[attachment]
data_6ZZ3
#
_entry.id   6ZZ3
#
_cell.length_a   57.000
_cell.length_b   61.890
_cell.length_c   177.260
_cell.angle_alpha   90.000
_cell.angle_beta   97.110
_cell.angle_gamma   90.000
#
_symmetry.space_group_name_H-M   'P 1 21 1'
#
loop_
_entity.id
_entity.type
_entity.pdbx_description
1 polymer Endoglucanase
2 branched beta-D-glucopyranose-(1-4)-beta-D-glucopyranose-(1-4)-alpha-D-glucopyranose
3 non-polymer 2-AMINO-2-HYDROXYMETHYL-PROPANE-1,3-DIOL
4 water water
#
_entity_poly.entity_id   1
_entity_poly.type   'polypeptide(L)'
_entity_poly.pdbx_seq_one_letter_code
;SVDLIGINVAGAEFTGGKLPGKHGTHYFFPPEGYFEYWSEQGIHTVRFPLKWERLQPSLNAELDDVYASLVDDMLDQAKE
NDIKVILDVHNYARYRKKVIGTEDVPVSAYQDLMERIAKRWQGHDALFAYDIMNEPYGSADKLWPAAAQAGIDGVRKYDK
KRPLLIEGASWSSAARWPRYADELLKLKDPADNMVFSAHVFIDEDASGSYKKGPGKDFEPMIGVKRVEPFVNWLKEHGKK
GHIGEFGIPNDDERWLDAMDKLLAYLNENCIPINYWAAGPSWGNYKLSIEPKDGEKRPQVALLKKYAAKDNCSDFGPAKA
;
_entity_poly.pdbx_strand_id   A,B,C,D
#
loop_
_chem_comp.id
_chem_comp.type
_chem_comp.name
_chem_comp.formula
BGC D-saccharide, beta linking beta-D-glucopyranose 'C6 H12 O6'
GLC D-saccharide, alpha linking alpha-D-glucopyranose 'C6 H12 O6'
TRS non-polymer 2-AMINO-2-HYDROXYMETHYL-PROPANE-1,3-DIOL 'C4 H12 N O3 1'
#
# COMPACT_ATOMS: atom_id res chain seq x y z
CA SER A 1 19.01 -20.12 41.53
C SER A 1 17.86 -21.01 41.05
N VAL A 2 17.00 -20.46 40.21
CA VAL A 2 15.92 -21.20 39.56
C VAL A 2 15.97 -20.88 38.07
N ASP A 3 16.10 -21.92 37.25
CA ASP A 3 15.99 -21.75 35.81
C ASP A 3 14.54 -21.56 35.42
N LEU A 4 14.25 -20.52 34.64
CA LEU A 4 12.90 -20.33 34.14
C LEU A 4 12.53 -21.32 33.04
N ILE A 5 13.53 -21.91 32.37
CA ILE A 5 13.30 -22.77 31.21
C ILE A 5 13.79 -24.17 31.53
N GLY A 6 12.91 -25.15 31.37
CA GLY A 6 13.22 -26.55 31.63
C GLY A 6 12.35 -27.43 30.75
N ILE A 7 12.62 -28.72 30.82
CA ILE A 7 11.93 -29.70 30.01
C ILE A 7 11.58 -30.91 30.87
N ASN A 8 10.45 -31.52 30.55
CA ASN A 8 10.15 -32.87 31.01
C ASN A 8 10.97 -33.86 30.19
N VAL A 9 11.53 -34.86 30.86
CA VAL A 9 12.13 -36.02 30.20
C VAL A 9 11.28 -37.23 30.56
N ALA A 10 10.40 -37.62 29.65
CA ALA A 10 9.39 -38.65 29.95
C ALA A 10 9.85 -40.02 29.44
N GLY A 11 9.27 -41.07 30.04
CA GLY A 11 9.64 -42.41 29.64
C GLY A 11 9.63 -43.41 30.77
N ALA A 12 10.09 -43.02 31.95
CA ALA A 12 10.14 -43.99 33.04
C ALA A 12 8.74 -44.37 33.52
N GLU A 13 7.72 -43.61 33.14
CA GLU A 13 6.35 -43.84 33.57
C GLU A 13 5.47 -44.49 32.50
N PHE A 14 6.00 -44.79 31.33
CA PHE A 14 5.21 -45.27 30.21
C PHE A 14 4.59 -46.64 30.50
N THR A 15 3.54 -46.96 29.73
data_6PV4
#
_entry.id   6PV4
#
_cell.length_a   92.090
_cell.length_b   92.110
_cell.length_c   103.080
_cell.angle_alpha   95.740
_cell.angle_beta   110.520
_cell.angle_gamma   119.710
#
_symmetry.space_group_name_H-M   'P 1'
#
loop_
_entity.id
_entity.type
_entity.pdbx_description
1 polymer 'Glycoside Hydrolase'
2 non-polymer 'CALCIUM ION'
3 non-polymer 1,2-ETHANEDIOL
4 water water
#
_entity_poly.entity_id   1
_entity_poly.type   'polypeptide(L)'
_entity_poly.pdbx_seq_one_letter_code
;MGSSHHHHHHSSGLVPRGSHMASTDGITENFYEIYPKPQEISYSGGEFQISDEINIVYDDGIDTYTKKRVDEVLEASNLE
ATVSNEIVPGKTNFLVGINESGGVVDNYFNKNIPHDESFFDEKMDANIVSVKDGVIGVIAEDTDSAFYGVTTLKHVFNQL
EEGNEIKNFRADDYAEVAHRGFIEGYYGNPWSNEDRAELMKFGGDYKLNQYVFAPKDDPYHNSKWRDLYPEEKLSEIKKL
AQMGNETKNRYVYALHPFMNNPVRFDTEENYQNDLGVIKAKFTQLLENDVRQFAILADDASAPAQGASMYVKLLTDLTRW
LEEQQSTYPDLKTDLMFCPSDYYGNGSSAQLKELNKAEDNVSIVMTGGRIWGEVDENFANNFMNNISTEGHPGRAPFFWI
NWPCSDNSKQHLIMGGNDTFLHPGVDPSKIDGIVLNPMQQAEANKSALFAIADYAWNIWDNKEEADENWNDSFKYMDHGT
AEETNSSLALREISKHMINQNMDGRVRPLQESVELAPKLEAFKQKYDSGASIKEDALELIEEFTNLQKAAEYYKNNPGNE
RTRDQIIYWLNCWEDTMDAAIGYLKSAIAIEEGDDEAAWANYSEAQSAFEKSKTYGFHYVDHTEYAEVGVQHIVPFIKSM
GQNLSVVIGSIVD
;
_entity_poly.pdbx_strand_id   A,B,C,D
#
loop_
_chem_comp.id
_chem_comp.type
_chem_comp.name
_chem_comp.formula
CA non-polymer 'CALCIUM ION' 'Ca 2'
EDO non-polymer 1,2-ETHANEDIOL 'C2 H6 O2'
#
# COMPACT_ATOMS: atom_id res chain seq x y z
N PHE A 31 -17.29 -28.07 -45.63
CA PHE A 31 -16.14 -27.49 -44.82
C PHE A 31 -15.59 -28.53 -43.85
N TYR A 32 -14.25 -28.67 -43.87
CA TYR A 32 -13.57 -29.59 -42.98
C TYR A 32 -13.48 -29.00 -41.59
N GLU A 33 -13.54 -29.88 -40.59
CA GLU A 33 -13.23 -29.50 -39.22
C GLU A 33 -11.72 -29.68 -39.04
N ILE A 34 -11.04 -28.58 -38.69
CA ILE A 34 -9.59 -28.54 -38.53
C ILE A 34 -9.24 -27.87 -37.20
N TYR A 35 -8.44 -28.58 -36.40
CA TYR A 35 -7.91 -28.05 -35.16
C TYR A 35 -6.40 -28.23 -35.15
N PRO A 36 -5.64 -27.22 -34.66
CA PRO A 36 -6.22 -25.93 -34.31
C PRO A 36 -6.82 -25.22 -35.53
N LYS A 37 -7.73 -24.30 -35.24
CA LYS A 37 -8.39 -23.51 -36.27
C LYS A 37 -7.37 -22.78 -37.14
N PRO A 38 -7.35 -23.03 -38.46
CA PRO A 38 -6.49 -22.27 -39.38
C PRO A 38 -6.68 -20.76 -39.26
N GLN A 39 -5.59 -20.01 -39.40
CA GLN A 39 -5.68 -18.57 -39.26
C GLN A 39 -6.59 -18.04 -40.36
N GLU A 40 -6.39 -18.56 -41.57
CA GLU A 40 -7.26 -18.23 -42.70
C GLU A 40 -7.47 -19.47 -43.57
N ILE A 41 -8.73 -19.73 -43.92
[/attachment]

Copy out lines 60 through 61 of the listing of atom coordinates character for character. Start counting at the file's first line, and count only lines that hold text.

N ILE A 7 12.62 -28.72 30.82
CA ILE A 7 11.93 -29.70 30.01